Monday, September 14, 2009
The Mariners' sixth loss in seven games dropped their record to 73-70 after 143 games. That pace is two wins worse than the 2007 team, but five better than 2006, 11 better than 2005, 17 better than last year, and 20 better than 2004. Seventy-three wins is also five worse than 2000, nine worse than 2003, 11 worse than 2002, and 30 worse than 2001. Other new-millennium Mariner teams' records when losing their 70th: 89-70 in 2000, 116-46 in 2001, 93-69 in 2002 and 2003, 41-70 in 2004, 53-70 in 2005, 63-70 in 2006, 78-70 in 2007, and 44-70 last year.
Seattle hitting went a combined 6-for-33 (bad) in the game, walking once and striking out three times. They were also 1-for-5 with runners in scoring position and stranded five runners in all. Adrian Beltre had two of the Mariners' six hits as the only Mariner with multiple hits in the game. Ichiro doubled for the Mariners' only extra-base hit of the night. Franklin Gutierrez, Jose Lopez, and Kenji Johjima each went 0-for-4.
It was a bit of a sketchy game for Mariner pitching. The starting pitcher will be covered below. Jason Vargas entered the game in the fifth inning with two out, a man on first, and one run across the plate in the inning (David Murphy solo shot that made it 5-1). He caught Chris Davis looking to end the fifth. In the sixth, a leadoff double eventually came around to score and make it 6-1. In the seventh, Nelson Cruz homered with two out to give the Rangers a 7-1 lead. Vargas threw a 1-2-3 eighth inning to end his outing. He gave up two runs on two hits in 3 1/3 innings, walking none and striking out two. He got three groundouts and five flyouts, threw 28 of 42 pitches for strikes, and faced 12 hitters to get 10 outs.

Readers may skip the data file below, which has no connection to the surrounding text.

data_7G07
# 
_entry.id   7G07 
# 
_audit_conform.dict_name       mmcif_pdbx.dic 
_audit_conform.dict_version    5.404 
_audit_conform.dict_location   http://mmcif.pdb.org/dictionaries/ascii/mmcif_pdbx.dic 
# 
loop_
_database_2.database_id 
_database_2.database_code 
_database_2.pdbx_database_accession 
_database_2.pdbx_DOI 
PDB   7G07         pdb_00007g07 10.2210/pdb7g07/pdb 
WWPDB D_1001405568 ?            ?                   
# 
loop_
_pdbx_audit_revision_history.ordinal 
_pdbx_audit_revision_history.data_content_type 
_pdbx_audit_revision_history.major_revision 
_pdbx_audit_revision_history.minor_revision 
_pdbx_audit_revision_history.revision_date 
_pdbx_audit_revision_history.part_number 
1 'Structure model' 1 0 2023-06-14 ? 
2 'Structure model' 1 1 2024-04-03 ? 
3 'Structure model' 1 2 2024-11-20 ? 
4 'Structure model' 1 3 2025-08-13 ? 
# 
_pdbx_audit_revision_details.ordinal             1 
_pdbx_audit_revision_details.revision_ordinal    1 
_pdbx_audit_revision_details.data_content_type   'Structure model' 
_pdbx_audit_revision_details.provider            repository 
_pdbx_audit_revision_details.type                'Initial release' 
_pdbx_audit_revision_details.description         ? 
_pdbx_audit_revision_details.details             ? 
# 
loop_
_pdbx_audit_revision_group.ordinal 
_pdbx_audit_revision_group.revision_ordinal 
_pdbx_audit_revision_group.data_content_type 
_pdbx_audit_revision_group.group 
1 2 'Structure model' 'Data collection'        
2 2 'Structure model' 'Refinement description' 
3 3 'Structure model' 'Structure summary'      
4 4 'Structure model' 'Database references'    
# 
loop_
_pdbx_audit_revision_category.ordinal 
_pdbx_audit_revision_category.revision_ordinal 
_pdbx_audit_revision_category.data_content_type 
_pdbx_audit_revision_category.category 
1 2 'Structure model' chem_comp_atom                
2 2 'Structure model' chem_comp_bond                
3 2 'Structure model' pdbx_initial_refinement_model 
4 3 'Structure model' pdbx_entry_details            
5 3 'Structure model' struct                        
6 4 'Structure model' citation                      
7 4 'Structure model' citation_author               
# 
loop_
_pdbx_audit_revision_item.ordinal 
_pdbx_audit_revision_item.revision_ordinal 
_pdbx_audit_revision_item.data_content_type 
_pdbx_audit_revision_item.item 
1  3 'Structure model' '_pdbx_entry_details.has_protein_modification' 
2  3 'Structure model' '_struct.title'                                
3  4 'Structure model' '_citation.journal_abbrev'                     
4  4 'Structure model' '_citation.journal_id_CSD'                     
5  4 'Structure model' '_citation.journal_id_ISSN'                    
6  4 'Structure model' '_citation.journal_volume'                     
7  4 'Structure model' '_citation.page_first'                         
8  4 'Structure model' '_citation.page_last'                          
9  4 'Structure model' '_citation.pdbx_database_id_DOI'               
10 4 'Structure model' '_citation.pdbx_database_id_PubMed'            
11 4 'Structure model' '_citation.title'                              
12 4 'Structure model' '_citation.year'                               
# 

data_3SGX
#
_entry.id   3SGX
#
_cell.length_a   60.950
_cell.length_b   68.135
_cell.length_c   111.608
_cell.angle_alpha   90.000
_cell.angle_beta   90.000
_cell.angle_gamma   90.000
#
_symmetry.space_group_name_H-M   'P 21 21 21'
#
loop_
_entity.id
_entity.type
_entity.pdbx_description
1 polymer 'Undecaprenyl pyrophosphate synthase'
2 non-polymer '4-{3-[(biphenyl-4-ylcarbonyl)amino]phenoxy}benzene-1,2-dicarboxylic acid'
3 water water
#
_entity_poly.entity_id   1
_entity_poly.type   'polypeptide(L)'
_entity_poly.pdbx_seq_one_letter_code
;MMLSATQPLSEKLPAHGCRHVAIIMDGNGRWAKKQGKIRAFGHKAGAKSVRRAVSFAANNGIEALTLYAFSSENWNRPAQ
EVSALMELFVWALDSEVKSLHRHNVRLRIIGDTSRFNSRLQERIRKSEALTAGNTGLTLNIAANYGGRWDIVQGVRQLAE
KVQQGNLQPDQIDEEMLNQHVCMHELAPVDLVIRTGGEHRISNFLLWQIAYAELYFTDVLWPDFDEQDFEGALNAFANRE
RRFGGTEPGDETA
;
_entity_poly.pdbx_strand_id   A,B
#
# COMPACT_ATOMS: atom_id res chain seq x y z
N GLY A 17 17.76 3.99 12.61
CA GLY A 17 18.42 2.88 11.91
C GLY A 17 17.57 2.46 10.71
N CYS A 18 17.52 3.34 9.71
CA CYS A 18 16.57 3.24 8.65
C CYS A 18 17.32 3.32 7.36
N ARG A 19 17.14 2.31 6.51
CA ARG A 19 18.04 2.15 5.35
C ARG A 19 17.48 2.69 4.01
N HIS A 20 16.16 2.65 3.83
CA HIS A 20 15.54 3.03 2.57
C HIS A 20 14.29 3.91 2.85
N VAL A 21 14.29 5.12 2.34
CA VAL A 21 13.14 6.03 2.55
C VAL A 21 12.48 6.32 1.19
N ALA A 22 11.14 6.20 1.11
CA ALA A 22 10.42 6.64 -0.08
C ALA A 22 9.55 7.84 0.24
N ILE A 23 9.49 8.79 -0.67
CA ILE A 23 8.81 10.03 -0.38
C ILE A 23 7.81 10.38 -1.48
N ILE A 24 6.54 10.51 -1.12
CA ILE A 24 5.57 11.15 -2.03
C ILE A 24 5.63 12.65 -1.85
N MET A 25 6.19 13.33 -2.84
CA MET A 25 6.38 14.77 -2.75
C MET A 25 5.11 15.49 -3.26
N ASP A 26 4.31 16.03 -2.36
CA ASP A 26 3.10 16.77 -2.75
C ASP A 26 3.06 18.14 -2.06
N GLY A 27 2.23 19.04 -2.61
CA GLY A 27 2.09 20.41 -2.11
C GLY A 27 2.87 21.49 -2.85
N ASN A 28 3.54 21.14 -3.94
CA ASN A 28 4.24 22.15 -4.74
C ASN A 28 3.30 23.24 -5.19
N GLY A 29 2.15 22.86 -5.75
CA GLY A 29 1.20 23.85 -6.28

In a game that really wasn't eventful for Mariner hitting as a whole, Ichiro had the most eventful hit. His two-out double in the third inning scored Ryan Langerhans from first to cut the Rangers' lead to 2-1 at that point. The hit was also his 199th of the season, placing him just one short of 200 hits and nine straight 200-hit seasons. Really the only thing you could complain about is that Ichiro's hit pace has slowed tremendously compared to his pace for most of this season. That's a bit nit-picky, though. Ichiro is Ichiro, but when he's hitting under .300 for a long stretch of time, it sinks his season average a bit (obviously), but it makes you wonder if there's something wrong with him. I just hope this isn't the beginning of a span where Ichiro is prone to muscle pulls and intestinal things and misses a dozen or so games every year. Unfortunately for him, the legend he's built for himself is so incredibly ridiculous that now we hold him to a pretty lofty and probably unfair standard. Then again, he does have that contract to justify the standard. By the way, 199 hits leaves him on pace ti finish with about 229 hits.
2) Adrian Beltre